Federal Reserve Lending Programs: Risks Remain Low in Related Credit Markets, and Main Street Loans Have Generally Performed Well
The Federal Reserve's emergency lending programs helped support access to credit for businesses, employers, state and local governments, and others during the COVID-19 pandemic. The last of these programs stopped purchasing assets or extending credit by the end of July 2021.
Since these programs have stopped extending credit, we found that:
- Corporations and small businesses generally have easy access to credit
- Municipalities' borrowing costs have remained low
- Most borrowers have made interest payments on time for loans obtained through the Main Street Lending Program (which loaned money to small and mid-sized businesses and nonprofits)
The Federal Reserve Board Building in Washington, DC
What GAO Found
In response to the COVID-19 pandemic, the Board of Governors of the Federal Reserve System (Federal Reserve) authorized 13 emergency lending programs—known as facilities—to ensure the flow of credit to various parts of the economy. To improve its oversight of these facilities, the Federal Reserve issued three internal reports that identified opportunities from December 2020 through June 2022 to enhance internal processes and controls, including for collateral and asset management. GAO's review of Federal Reserve documentation found that Federal Reserve Banks, which manage the facilities, addressed most enhancement opportunities identified in prior Federal Reserve oversight reviews and are in the process of addressing remaining enhancement opportunities. GAO found that the Federal Reserve's plans for ongoing monitoring of the facilities continue to generally align with federal internal control standards for ongoing monitoring of an entity's internal control system.
Available indicators suggest that credit market risks in the sectors targeted by the facilities have remained low since the facilities ceased extending credit, although some vulnerabilities remain. For example, corporate bond issuances are higher than prepandemic levels, and credit spreads (which reflect borrowing costs) generally remain low, indicating corporations have relatively easy access to credit. However, prime money market funds that purchase mostly short-term corporate securities remain vulnerable, which could make it difficult for businesses to obtain credit or cause the funds to sell assets at lower prices. Small businesses' access to credit has generally remained favorable, and municipalities' borrowing costs have remained low since the facilities in these sectors stopped extending credit. While near-term risks in the credit markets supported by the facilities remain manageable, the effects of factors such as rising interest rates and high inflation levels could make these markets vulnerable in the near future.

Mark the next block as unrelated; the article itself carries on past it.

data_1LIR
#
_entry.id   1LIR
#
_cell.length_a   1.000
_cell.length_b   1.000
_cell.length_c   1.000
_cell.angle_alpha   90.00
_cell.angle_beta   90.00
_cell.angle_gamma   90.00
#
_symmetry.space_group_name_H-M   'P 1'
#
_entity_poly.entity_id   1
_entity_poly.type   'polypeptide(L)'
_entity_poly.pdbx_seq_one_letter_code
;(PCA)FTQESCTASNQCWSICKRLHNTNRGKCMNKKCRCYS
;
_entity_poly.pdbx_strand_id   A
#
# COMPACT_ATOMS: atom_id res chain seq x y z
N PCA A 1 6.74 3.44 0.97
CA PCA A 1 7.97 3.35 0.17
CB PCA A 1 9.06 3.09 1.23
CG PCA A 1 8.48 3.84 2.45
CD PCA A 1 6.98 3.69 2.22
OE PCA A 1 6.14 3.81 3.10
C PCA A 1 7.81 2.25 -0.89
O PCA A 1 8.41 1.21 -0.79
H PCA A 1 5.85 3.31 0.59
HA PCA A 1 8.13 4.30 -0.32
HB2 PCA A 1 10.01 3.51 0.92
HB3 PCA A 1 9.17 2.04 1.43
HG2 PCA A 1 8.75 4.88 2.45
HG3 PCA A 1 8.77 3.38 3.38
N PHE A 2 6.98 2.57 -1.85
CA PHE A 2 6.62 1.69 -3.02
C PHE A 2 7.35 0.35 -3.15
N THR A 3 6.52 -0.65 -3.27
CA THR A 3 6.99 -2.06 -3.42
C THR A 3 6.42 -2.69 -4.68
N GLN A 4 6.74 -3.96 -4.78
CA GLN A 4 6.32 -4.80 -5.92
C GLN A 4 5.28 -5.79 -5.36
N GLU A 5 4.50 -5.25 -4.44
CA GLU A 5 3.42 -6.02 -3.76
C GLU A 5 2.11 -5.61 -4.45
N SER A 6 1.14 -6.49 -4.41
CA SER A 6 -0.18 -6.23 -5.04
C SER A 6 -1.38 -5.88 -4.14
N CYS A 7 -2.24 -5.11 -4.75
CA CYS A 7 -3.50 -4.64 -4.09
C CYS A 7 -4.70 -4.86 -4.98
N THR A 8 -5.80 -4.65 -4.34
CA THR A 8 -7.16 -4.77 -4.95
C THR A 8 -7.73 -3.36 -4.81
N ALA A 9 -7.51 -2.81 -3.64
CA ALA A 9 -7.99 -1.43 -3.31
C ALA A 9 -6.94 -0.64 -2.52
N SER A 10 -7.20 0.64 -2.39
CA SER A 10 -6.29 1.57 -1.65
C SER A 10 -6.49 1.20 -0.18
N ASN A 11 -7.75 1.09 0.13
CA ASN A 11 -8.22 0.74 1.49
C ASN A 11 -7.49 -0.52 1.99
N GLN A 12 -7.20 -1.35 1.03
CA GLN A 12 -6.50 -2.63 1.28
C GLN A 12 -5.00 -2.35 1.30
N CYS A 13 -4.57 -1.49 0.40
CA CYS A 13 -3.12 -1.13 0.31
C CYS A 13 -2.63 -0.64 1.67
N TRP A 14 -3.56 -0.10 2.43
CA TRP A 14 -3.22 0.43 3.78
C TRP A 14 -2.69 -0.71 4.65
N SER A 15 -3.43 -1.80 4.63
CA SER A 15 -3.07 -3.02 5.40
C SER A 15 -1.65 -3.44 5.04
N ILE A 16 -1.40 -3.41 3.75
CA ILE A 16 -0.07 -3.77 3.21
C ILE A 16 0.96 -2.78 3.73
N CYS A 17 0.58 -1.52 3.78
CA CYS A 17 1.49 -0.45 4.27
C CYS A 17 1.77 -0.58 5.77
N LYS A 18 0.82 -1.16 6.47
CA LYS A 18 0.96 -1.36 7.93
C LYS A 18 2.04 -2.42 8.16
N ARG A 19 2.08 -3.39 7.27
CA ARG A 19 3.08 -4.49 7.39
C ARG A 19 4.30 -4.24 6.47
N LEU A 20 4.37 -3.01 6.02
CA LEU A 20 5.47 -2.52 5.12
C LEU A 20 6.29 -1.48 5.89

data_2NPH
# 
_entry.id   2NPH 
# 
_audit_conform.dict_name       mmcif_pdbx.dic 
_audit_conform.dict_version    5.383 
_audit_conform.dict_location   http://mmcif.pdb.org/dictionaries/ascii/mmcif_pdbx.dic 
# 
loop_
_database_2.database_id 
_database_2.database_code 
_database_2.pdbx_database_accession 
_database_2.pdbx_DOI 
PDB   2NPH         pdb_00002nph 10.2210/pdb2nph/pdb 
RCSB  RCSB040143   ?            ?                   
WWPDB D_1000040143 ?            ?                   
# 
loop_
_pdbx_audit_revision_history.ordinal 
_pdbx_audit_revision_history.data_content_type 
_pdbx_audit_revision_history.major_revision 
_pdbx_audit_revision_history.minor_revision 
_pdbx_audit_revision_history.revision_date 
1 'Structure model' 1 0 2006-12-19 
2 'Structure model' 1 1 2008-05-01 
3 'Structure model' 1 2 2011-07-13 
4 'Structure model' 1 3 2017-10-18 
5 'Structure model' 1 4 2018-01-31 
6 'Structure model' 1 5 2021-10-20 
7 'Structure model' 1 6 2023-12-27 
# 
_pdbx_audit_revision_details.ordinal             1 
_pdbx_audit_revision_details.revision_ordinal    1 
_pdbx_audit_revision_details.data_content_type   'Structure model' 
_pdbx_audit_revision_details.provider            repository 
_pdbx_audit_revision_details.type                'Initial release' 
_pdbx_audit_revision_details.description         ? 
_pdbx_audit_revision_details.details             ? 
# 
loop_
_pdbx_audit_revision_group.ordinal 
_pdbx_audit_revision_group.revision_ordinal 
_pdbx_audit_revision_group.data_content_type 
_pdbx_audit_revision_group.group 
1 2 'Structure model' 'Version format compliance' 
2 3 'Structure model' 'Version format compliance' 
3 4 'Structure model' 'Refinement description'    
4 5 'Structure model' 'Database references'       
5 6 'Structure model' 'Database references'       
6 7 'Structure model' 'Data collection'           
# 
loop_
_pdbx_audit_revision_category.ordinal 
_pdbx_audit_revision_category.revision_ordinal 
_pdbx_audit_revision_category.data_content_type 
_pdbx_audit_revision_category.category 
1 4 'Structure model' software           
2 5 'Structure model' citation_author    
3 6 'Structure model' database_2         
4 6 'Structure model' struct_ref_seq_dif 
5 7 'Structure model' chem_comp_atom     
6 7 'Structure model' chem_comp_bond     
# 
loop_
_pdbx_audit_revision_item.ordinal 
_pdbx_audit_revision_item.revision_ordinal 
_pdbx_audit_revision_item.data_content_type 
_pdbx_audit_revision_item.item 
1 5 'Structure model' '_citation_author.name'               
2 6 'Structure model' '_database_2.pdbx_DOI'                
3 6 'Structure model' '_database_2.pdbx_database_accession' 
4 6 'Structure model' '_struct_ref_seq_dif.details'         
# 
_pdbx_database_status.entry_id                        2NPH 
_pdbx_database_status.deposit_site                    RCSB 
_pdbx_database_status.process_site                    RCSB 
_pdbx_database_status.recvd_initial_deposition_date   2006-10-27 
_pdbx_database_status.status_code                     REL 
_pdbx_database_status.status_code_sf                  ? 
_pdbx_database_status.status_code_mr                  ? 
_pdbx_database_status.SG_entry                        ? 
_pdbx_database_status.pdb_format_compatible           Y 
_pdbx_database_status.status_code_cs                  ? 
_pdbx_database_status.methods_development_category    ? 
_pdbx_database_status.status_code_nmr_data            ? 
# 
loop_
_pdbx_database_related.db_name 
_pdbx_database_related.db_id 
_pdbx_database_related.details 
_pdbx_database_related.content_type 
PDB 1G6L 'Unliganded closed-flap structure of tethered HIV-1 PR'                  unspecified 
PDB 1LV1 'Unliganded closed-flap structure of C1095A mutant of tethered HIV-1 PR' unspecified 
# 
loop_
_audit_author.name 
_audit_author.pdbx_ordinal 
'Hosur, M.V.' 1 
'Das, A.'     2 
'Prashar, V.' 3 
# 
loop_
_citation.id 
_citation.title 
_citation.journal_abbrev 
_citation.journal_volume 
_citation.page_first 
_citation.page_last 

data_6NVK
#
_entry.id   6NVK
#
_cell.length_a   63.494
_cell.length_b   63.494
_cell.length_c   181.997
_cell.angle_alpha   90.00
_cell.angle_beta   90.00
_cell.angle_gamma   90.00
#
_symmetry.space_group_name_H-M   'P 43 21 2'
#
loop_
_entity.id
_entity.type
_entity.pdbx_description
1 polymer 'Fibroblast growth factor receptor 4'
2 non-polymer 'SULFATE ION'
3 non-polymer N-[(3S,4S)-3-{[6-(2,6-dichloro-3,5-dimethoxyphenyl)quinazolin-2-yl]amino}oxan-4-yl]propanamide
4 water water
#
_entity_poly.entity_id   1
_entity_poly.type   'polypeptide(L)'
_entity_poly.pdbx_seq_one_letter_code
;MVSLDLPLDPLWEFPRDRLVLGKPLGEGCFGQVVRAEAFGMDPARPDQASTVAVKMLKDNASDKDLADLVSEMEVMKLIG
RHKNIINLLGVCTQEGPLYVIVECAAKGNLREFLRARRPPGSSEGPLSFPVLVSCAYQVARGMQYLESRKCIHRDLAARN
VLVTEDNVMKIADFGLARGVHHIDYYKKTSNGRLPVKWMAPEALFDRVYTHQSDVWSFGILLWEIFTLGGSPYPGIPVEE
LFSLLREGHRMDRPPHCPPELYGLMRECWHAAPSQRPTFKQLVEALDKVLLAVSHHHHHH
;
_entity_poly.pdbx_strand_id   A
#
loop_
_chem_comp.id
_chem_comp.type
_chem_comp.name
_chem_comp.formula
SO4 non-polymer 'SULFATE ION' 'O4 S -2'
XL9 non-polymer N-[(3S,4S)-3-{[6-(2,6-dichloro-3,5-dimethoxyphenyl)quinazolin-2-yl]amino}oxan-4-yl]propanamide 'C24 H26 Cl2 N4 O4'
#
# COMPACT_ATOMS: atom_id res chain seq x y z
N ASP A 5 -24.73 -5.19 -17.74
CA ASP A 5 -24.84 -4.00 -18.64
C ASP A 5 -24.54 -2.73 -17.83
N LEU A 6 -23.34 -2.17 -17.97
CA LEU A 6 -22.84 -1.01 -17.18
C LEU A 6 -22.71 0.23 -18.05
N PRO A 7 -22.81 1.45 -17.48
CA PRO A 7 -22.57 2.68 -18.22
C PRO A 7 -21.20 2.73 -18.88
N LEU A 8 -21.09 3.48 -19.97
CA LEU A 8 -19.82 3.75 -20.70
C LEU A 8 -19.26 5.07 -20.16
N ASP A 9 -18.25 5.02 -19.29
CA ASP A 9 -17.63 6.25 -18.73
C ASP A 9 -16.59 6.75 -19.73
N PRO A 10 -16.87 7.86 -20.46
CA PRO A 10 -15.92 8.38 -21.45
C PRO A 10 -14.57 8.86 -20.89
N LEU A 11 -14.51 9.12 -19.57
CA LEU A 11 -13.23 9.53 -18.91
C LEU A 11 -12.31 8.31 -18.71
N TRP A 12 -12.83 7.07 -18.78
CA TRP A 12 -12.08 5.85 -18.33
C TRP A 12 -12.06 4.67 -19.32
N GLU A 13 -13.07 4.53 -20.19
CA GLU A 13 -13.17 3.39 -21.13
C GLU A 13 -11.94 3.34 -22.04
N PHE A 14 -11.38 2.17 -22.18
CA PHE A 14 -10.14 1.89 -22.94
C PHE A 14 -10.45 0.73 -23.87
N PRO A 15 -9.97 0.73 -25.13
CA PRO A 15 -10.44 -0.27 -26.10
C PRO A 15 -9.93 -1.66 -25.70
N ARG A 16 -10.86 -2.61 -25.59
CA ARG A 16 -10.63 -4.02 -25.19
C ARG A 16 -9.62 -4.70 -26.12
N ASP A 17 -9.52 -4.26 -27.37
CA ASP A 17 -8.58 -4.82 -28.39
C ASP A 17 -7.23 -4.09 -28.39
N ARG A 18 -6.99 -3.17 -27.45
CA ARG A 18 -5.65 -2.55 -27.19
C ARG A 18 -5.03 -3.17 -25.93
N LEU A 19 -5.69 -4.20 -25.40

As of September 30, 2022, the Main Street Lending Program facilities, which supported loans made to small and mid-sized businesses and nonprofits, held about $11.2 billion in outstanding assets. Of the 1,830 loans made through the program, 1,453 loans remained outstanding as of the end of September 2022, the most recent data available (see figure). Since required interest payments began in August 2021, most borrowers have been making them on time. GAO's analysis of Federal Reserve Bank of Boston data found that 365 loans (about 20 percent) were fully repaid as of September 30, 2022, and less than 1 percent had resulted in losses.
Main Street Lending Program Outstanding Loans, August 2021–September 2022
Why GAO Did This Study
On July 30, 2021, the last of the 13 Federal Reserve lending facilities stopped purchasing assets or extending credit. However, some of these facilities continue to hold large amounts of outstanding assets and loans. This includes facilities supported through Department of the Treasury funding appropriated under section 4003(b)(4) of the CARES Act. The Federal Reserve will continue to monitor and manage the facilities until these assets and loans are no longer outstanding.
The CARES Act included a provision for GAO to periodically report on section 4003 loans, loan guarantees, and investments. This report examines (1) the Federal Reserve’s oversight and monitoring of the CARES Act facilities; (2) trends in credit markets that the facilities targeted; and (3) the status and performance of Main Street Lending Program loans.
GAO reviewed Federal Reserve Bank documentation; analyzed agency and other data on the facilities and credit markets, including data on short-term and long-term corporate credit market indicators; analyzed data on Main Street Lending Program loan performance; and interviewed Federal Reserve officials.
For more information, contact Michael E. Clements at (202) 512-8678 or firstname.lastname@example.org.